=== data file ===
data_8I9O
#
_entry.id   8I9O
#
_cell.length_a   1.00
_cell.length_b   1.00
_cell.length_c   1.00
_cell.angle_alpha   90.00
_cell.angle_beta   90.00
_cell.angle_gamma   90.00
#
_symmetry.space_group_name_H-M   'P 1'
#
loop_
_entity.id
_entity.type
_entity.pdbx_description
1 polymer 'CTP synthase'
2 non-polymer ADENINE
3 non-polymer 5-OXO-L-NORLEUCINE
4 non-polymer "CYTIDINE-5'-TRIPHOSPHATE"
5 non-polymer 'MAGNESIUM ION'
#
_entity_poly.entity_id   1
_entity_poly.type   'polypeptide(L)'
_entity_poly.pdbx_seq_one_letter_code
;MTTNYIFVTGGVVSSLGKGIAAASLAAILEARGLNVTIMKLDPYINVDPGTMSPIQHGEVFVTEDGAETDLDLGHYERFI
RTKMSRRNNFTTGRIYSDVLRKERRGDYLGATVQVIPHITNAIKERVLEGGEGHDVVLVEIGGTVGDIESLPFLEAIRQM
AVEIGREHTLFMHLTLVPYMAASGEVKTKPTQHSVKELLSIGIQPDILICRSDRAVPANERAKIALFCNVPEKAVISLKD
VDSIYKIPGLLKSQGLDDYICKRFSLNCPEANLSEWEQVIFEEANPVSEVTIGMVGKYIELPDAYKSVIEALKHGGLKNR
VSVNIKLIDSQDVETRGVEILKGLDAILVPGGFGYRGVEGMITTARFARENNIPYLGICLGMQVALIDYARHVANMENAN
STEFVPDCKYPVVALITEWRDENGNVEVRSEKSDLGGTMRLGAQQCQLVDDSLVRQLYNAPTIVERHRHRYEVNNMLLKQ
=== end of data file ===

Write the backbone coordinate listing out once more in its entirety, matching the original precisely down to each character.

data_8I9O
#
_entry.id   8I9O
#
_cell.length_a   1.00
_cell.length_b   1.00
_cell.length_c   1.00
_cell.angle_alpha   90.00
_cell.angle_beta   90.00
_cell.angle_gamma   90.00
#
_symmetry.space_group_name_H-M   'P 1'
#
loop_
_entity.id
_entity.type
_entity.pdbx_description
1 polymer 'CTP synthase'
2 non-polymer ADENINE
3 non-polymer 5-OXO-L-NORLEUCINE
4 non-polymer "CYTIDINE-5'-TRIPHOSPHATE"
5 non-polymer 'MAGNESIUM ION'
#
_entity_poly.entity_id   1
_entity_poly.type   'polypeptide(L)'
_entity_poly.pdbx_seq_one_letter_code
;MTTNYIFVTGGVVSSLGKGIAAASLAAILEARGLNVTIMKLDPYINVDPGTMSPIQHGEVFVTEDGAETDLDLGHYERFI
RTKMSRRNNFTTGRIYSDVLRKERRGDYLGATVQVIPHITNAIKERVLEGGEGHDVVLVEIGGTVGDIESLPFLEAIRQM
AVEIGREHTLFMHLTLVPYMAASGEVKTKPTQHSVKELLSIGIQPDILICRSDRAVPANERAKIALFCNVPEKAVISLKD
VDSIYKIPGLLKSQGLDDYICKRFSLNCPEANLSEWEQVIFEEANPVSEVTIGMVGKYIELPDAYKSVIEALKHGGLKNR
VSVNIKLIDSQDVETRGVEILKGLDAILVPGGFGYRGVEGMITTARFARENNIPYLGICLGMQVALIDYARHVANMENAN
STEFVPDCKYPVVALITEWRDENGNVEVRSEKSDLGGTMRLGAQQCQLVDDSLVRQLYNAPTIVERHRHRYEVNNMLLKQ